Another little boy, Tyler, can be very particular. When his mind is made up, he is right. (Do you have any of those kind of kids?)

During small group reading instruction, the teacher was introducing the word LIKES.

“See, Tyler. You already know this word, like,” she said covering up the letter S with her finger. “The letter S is added to make another word, LIKES.”

The little boy looked at the word, crossed his arms, and made a face. “What are they doing putting an S on the word LIKE? It’s LIKE, not that other word.”

His teacher nodded and replied,”Yes, it is LIKE, but in some sentences, like the ones were are reading today, it’s appropriate to read the word LIKES to make the sentence make sense.”

Tyler eyed her and said, “Nope. Not going to do it. You need to just kick that S off my word LIKE.” He proceeded to read the entire book leaving off the S. His teacher tried several times to interject the word LIKES, but Tyler was not going to believe it.

I wonder what Tyler is going to do when he reads the word LIKING.


Bones: Skeletons

February 6, 2012

Skeletons. Cool, my sons would say. They have always been intrigued with the bony structures. Steve Jenkins had the curious young anatomist in mind when he wrote Bones: Skeletons and How They Work.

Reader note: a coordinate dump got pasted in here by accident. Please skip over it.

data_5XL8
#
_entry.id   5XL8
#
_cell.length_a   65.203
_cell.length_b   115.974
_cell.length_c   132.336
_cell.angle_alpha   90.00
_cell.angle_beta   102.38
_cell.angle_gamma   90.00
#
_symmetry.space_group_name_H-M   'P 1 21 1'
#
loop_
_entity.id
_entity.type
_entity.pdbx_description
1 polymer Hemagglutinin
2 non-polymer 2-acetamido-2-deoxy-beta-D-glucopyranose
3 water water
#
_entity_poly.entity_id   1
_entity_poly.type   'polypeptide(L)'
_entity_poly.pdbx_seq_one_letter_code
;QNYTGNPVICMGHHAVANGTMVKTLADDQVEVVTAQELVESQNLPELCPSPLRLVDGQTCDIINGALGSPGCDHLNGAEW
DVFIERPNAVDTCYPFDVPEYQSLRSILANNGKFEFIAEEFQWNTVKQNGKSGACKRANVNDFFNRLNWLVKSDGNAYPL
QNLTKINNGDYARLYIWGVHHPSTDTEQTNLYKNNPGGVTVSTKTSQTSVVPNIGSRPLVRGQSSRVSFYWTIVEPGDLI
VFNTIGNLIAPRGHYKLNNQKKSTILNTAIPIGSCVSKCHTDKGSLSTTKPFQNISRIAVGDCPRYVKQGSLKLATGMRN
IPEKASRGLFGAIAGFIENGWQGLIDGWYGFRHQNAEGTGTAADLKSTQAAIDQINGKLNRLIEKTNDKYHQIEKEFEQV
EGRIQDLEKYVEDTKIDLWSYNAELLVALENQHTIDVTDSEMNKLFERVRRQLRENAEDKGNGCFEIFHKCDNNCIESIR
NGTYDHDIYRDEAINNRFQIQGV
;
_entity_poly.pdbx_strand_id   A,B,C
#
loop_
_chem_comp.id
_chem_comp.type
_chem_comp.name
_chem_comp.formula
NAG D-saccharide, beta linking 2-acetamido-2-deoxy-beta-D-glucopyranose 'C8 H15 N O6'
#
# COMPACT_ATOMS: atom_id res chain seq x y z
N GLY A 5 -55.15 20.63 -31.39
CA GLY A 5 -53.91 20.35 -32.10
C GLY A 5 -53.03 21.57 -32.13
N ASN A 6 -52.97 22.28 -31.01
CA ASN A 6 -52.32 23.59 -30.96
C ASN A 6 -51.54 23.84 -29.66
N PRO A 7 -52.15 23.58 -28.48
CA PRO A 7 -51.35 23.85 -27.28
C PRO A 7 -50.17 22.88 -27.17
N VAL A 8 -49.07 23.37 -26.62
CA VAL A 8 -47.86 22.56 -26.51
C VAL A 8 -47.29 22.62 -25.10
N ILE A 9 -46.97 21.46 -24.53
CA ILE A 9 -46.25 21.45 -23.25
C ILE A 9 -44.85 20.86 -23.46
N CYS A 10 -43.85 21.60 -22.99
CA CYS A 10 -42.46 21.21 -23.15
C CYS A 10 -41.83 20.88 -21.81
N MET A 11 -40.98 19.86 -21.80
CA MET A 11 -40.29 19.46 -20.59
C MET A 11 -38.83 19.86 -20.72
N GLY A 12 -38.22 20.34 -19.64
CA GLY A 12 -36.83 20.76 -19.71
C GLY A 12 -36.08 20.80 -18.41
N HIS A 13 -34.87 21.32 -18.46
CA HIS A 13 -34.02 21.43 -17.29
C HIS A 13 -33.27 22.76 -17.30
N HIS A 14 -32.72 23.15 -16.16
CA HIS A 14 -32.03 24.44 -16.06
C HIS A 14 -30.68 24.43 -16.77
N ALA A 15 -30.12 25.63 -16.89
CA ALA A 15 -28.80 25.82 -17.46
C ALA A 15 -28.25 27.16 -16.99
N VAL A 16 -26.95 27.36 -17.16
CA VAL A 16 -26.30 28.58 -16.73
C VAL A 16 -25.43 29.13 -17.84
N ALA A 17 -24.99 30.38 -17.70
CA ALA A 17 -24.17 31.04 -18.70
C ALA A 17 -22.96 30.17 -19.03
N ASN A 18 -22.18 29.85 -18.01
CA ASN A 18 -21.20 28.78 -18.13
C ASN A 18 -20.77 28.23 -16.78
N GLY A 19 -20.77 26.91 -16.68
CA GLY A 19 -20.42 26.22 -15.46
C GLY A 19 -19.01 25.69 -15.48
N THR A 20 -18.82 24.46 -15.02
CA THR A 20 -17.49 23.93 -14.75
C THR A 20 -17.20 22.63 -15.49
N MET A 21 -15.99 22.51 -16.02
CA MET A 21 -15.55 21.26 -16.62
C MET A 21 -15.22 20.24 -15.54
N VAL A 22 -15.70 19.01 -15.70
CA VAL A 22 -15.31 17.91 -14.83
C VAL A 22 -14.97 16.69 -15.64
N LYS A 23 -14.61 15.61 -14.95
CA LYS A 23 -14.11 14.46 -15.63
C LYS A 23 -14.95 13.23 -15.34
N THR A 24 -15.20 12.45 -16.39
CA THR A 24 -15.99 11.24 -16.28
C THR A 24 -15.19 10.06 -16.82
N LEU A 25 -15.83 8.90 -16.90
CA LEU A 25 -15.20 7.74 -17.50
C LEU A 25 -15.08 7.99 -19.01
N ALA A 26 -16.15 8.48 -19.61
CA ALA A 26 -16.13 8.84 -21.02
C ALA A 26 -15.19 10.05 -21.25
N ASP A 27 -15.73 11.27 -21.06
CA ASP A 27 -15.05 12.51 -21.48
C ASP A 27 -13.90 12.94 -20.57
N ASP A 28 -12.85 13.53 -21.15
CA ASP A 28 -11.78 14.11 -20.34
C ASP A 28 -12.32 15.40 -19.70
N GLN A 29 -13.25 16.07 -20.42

NY Scholastic Press, 2010

Bones are illustrated in their actual size. The pages contain a variety of large to small complete skeletons. Most skeletons are of animals or reptiles. Other pages show individual bones like a human finger bone. I find it unique he compares some sizes with a human. For example, arms and feet of a human are shown in scale to animals like a gray whale and fruit bat. Kids will be able to connect with this book and understand the shapes and sizes of creatures.

Steve Jenkins has three fold-out sections. One python skeleton winds around showing its many pairs of ribs. Another compares a human skull to several animals like a Mouse Lemur. The third fold out shows the 206 human bones individually, laid next to each other in rows. Then, open the next pages and the bones have been assembled to create the human skeleton.

Kathryn Bohnhoff and Emily Poe created an author study video. Although slightly lengthy (9 min.), the video introduces the author’s biography and several of his books. They also show thumbnail sketches for his books found on Steve’s website. I think your kids will enjoy it. I learned a lot.